In my work, I often talk about how to release and relieve stress. As a busy leader, what do you do to prepare your mind and body before a stressful or high stakes meeting, talk, or decision? Can you share a story or some examples?

I think it’s important to allow yourself space and grace. Space is the time either before and/or after an interaction where you engage in something that brings you joy. A book, some YouTube time, music, anything really. This can help calm your nerves and you can enter the discussion from a more positive position.

Grace is the permission you give yourself to feel everything you want to feel. In professional contexts, we’re conditioned to suppress the humanity of our being, and those emotions can compound into negative outcomes for ourselves and others. It’s okay to feel anxious, scared, or angry. Allow yourself to feel all of it, and then focus on a pathway forward.

Ok, thank you for all that. Now let’s move to the main focus of our interview. In the summer of 2020, the United States faced a very important self-reckoning about race, diversity, equality and inclusion. This is of course a huge topic. But briefly, can you share your view on what made the events of 2020 different from racial reckonings in the past?

I think the raw nature of the circumstances around George Floyd, Ahmaud Arbery, and Breonna Taylor changed everything. Watching a man lose his life over the course of 9 minutes calling out for his mother, a man being hunted and pursued while running, and a woman killed in her own home elicits a significant emotional response, and a country that has spent four centuries dodging that reckoning ran out of places to turn.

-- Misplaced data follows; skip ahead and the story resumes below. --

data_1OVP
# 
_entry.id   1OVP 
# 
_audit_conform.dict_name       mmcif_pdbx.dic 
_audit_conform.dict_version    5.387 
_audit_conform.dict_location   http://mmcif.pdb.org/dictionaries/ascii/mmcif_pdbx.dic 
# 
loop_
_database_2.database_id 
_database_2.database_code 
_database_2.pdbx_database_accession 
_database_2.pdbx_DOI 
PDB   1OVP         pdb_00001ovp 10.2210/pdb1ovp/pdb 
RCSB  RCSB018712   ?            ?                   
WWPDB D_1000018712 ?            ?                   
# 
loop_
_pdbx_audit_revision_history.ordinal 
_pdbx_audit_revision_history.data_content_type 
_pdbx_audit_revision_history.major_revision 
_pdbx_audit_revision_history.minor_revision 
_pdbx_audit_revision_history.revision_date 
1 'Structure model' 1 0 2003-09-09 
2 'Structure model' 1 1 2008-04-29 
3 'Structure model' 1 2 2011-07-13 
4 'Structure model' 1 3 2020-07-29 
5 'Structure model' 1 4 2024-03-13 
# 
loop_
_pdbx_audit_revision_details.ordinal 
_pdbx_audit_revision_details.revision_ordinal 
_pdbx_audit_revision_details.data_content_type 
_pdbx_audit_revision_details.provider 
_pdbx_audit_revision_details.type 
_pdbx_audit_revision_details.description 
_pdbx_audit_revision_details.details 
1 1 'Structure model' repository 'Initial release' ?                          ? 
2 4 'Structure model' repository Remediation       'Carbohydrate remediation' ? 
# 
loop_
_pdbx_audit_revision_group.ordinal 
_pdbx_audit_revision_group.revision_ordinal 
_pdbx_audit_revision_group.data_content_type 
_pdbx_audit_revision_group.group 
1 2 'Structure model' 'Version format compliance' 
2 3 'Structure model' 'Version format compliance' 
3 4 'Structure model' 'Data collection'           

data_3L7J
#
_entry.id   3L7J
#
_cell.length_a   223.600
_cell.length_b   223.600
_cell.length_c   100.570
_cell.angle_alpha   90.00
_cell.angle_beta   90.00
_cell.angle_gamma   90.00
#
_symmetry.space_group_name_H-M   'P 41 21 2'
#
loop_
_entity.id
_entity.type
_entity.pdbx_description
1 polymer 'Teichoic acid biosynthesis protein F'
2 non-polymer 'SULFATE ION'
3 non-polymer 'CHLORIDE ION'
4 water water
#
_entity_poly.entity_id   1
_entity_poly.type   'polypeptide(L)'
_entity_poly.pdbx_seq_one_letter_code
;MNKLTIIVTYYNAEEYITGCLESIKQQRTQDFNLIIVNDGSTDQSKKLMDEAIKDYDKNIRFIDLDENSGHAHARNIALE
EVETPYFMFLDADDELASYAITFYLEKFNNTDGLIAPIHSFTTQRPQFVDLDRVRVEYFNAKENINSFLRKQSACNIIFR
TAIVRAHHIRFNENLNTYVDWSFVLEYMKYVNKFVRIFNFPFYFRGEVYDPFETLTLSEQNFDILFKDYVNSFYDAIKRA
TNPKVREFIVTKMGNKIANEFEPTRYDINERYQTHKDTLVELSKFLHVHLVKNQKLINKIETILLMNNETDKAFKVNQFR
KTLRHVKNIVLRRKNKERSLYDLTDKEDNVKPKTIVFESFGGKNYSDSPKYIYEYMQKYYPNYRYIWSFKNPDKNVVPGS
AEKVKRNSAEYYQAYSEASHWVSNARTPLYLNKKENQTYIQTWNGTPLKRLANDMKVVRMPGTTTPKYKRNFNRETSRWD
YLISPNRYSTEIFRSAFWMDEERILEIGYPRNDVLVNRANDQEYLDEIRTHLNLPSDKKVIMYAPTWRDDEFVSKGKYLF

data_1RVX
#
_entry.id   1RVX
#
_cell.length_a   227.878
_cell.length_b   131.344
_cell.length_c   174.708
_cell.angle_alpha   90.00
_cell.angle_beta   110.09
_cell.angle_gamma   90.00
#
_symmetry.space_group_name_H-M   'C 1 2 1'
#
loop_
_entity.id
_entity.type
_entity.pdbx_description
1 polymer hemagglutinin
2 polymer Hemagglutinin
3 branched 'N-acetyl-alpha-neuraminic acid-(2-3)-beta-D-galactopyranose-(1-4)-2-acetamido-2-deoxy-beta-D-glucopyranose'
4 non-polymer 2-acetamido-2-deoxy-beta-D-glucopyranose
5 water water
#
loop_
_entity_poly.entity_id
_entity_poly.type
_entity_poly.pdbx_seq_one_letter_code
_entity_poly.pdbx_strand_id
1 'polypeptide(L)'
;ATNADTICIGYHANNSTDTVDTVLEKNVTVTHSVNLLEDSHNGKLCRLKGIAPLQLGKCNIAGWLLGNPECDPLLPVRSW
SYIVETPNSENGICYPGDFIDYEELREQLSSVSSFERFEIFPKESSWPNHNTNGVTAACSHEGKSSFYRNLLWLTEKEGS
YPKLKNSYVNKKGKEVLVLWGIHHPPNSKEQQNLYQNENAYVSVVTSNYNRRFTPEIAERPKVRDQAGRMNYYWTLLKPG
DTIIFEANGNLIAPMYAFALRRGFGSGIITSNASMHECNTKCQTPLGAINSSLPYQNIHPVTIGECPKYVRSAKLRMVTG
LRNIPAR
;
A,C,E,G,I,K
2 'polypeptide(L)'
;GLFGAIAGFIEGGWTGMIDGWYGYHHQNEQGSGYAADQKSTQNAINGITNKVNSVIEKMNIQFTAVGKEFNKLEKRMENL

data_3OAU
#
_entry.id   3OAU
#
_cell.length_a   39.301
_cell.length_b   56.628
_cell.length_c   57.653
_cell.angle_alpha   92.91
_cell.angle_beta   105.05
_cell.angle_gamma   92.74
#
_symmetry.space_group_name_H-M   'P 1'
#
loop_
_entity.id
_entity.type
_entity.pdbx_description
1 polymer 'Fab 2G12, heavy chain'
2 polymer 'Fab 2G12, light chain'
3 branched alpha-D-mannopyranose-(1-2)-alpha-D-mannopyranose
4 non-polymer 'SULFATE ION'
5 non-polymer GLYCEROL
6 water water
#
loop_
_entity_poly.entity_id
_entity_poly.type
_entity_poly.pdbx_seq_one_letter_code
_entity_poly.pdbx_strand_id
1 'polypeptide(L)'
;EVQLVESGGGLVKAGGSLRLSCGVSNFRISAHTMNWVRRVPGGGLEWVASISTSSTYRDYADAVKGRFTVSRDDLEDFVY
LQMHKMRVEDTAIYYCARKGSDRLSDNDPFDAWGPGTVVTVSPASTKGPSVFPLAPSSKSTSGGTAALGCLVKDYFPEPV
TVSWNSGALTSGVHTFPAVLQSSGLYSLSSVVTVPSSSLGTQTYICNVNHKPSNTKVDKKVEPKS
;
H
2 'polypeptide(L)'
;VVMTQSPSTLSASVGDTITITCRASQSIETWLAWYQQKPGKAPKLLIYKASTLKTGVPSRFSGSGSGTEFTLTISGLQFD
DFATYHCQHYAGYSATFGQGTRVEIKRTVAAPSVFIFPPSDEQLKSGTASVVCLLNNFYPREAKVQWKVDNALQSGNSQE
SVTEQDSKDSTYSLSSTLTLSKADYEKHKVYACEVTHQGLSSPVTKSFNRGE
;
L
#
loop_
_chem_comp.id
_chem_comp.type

For some, these were shocking developments that either forced or motivated a desire for change. For the Black community, this was Black trauma on display in a very public and inescapable way. It was not the first time we had to process it, but it was the first time we had to process it without much room for our own wellbeing. It was the perfect storm for a tipping point.

Throughout American history, we’ve had several tipping points, and they’ve determined the socio-economic climate for decades afterward. We’re currently living through what is still shaping into a historically significant time, which offers us the opportunity to still do our part to shape outcomes.

Can you tell our readers a bit about your experience working with initiatives to promote Diversity and Inclusion? Can you share a story with us?

Having initiatives to anchor to creates accountability and ensures you have something in place to determine how and what you measure. For example, at Wistia we set forth three DEI “Pillars”: How We Treat One Another, Working Together, and Social Impact. All decisions we make align with one or all of those pillars, and that in turn helps inform what kind of things we want to measure for and how we go about doing that. The accountability to these pillars helps us understand if something is working and uncover any changes we may want to implement.

For example, our Talent Acquisition team has worked hard to iterate on and improve our hiring processes. This includes tools to mitigate bias on candidate scorecards and opportunities for additional eyes and ears on interviews to ensure candidates are receiving a fair and equitable interview process.

This may be obvious to you, but it will be helpful to spell this out. Can you articulate to our readers a few reasons why it is so important for a business or organization to have a diverse executive team?

There are several studies that point to the same idea: more diverse voices yield better outcomes. This comes by way of diversity in perspectives, experiences, thought processes, and bias mitigation. Homogenous groups stifle growth and adaptation, and decisions are often not representative or tuned to the workforce.

Diverse leadership also promotes employee satisfaction and retention. Leadership that is more reflective of the people that make up your team creates deeper psychological safety and keeps employees engaged.

Ok. Here is the main question of our discussion. You are an influential business leader. Can you please share your “5 Steps We Must Take To Truly Create An Inclusive, Representative, and Equitable Society”. Kindly share a story or example for each.